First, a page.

Welcome to Displays of His Splendor!

Isaiah, a Jewish prophet, under the influence of the “Spirit of the Sovereign Lord,” proclaims he is anointed to declare freedom and hope to those of us who are broken, wounded, bound, imprisoned, ashamed and despairing. (Isaiah 61:3)

Hundreds of years later Luke, a Gentile physician and follower of Jesus, writes in his account of Jesus’ life that “Jesus, full of the Holy Spirit” after His baptism (v1) and walking “in the power of the Spirit,” (v14) intentionally finds these words in the scroll of Isaiah one Sabbath, reads them to the crowded synagogue in His hometown, sits down and with all eyes fixed on Him, declares “Today this scripture is fulfilled in your hearing” (v16-21) (Luke 4)

The message each is proclaiming is of both the mercy and the grace of God! At a minimum, Mercy is a just God not requiring we serve the sentence or pay the debt we have earned and deserve. At a minimum, Grace is a just God, not voiding or setting aside that sentence but, instead, serving that sentence … paying that debt … Himself, in our place, despite not being guilty of the offense. They are both so much more than that. But, for now, those definitions will do …

The Isaiah passage contains one of the most amazing promises and some of the most beloved words in all the Scriptures. It tells us God will trade with us. I call it the Divine Exchange!

He will “… bestow on [us] a crown of beauty instead of ashes, the oil of joy instead of mourning, and a garment of praise instead of a spirit of despair. [We] will be called oaks of righteousness, a planting of the Lord, for the display of His splendor.” (NIV)

His splendor is neither found nor seen in the broken condition in which He finds us. It is displayed in His repairing that condition.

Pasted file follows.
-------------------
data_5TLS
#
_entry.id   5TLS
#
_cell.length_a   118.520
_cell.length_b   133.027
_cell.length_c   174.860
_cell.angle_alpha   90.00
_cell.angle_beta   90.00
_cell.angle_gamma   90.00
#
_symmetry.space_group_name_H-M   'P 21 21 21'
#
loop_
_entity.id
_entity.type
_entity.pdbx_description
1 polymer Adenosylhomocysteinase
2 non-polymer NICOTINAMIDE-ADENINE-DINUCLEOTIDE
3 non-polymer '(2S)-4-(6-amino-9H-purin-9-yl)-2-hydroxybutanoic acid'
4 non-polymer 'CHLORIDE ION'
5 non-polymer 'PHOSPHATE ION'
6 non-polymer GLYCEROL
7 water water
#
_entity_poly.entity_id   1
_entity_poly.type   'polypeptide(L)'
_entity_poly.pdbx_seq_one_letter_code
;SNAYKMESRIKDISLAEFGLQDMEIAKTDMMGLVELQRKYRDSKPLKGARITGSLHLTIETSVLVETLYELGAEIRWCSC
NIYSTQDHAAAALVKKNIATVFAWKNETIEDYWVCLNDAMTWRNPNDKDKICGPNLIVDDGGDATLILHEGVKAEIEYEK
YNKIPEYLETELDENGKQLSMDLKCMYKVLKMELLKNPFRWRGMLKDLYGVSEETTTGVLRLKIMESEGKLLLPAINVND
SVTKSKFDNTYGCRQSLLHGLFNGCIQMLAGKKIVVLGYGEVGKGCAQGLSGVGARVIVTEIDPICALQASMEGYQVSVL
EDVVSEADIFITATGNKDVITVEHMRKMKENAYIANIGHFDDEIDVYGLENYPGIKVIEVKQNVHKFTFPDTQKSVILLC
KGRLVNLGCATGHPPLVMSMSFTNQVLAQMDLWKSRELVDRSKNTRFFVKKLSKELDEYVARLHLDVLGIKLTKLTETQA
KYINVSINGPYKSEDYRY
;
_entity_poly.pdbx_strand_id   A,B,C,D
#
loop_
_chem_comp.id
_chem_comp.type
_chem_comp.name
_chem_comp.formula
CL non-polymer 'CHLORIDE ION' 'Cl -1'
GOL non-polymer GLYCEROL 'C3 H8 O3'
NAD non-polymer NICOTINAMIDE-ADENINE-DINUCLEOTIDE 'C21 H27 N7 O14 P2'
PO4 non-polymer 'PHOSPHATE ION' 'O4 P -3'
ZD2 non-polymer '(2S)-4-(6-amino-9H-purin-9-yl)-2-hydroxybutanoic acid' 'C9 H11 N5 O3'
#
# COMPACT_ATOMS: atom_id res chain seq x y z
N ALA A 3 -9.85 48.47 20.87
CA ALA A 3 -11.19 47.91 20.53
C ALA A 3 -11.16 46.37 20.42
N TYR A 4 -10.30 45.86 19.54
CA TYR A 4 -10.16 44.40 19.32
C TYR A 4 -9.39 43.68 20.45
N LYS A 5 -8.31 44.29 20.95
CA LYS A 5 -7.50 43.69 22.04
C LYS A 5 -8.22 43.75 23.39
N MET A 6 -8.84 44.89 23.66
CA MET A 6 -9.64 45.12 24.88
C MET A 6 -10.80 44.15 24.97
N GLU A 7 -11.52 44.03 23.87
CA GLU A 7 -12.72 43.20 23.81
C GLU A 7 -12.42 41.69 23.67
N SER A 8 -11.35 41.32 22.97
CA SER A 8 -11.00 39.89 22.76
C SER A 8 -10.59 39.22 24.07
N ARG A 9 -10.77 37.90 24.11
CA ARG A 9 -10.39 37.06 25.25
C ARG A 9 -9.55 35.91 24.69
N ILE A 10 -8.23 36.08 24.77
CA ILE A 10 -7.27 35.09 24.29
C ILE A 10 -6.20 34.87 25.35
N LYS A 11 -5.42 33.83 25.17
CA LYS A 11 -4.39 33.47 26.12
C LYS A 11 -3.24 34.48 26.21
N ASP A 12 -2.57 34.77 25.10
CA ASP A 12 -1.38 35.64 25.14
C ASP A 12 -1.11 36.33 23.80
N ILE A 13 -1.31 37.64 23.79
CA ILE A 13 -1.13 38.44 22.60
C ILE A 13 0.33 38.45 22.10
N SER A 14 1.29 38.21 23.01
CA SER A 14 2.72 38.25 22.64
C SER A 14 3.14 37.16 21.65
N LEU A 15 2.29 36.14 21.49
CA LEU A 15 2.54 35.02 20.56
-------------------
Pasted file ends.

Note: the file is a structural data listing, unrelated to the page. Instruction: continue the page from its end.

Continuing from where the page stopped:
I also find this truth in the 9th chapter of the Gospel of John. The disciples ask Jesus who sinned, a man they encountered or his parents, for the man to have been born blind. Jesus answers it was neither sin in the man nor in his parents that he was blind. Instead, it was that the works of God might be displayed in him.

His splendor is not displayed in the destruction and suffering life brings to all those living in a fallen world. It is not displayed in the plans and weapons our enemy crafts and forges to use against us. Nor is it, as Jesus affirms, displayed in the consequences we create that are harvests from seeds sown in our own sin and choices. If that were true Jesus would have left the man blind …be ready to see His splendor displayed in you!

Rather, the splendor – the glory – of God is displayed in the healing and transformation of our lives by the grace of and the mercy of God.

Just a chapter later, Jesus doubles down on this when He defines His role as the Good Shepherd by declaring, “The thief comes only to steal and kill and destroy; I came so that they would have life, and have it abundantly.” John 10:21 makes it clear this part of Jesus’ conversation took place in the context of the healing of the blind man.

The original idea for this site was for me to have a place to share pieces of my story. Lessons learned, struggles overcome, failures reversed. So that you might see some of His splendor in His rescuing of me. During the planning and building stages the Spirit encouraged me to invite some friends to do the same.

Our goal is to give you hope. You are not too far gone. You are not a lost cause. You are not beyond redemption. Nor is it too late. He can and He will transform you. He will trade you all your junk for all His goodness. It doesn’t matter what you have done or how long you have been running. He can fix it all …

He gives beauty for ashes, joy for mourning and praise for despair … He’s done it for millions. He’s done it for all of us here. He’s done it for me. He’ll do it for you …

Welcome again, our new friends! We’re glad you’re here. Enjoy your visit and feel free to share our site with your friends. Reach out and let us know about what God is up to in your life. Each of us is reachable in the site.

For the display of His splendor ~